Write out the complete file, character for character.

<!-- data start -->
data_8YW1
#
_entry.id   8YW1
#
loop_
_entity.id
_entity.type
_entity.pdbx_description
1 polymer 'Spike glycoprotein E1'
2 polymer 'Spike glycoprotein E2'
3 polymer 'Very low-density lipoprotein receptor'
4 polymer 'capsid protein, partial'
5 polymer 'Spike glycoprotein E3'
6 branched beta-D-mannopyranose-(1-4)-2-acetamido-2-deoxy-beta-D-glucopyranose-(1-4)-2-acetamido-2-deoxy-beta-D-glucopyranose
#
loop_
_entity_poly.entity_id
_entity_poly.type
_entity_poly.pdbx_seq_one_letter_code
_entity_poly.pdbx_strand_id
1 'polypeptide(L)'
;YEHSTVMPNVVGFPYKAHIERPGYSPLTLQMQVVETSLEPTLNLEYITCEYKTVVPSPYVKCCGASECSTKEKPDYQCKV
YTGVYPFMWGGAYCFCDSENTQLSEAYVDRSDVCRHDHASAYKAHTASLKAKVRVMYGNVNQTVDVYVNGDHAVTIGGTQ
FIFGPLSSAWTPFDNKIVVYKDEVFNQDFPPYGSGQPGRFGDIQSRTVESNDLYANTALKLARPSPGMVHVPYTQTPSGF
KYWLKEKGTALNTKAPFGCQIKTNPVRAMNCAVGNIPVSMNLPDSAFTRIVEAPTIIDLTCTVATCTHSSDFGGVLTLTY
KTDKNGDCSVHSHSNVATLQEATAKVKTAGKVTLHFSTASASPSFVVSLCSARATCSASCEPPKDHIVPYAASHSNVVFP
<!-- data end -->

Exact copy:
data_8YW1
#
_entry.id   8YW1
#
loop_
_entity.id
_entity.type
_entity.pdbx_description
1 polymer 'Spike glycoprotein E1'
2 polymer 'Spike glycoprotein E2'
3 polymer 'Very low-density lipoprotein receptor'
4 polymer 'capsid protein, partial'
5 polymer 'Spike glycoprotein E3'
6 branched beta-D-mannopyranose-(1-4)-2-acetamido-2-deoxy-beta-D-glucopyranose-(1-4)-2-acetamido-2-deoxy-beta-D-glucopyranose
#
loop_
_entity_poly.entity_id
_entity_poly.type
_entity_poly.pdbx_seq_one_letter_code
_entity_poly.pdbx_strand_id
1 'polypeptide(L)'
;YEHSTVMPNVVGFPYKAHIERPGYSPLTLQMQVVETSLEPTLNLEYITCEYKTVVPSPYVKCCGASECSTKEKPDYQCKV
YTGVYPFMWGGAYCFCDSENTQLSEAYVDRSDVCRHDHASAYKAHTASLKAKVRVMYGNVNQTVDVYVNGDHAVTIGGTQ
FIFGPLSSAWTPFDNKIVVYKDEVFNQDFPPYGSGQPGRFGDIQSRTVESNDLYANTALKLARPSPGMVHVPYTQTPSGF
KYWLKEKGTALNTKAPFGCQIKTNPVRAMNCAVGNIPVSMNLPDSAFTRIVEAPTIIDLTCTVATCTHSSDFGGVLTLTY
KTDKNGDCSVHSHSNVATLQEATAKVKTAGKVTLHFSTASASPSFVVSLCSARATCSASCEPPKDHIVPYAASHSNVVFP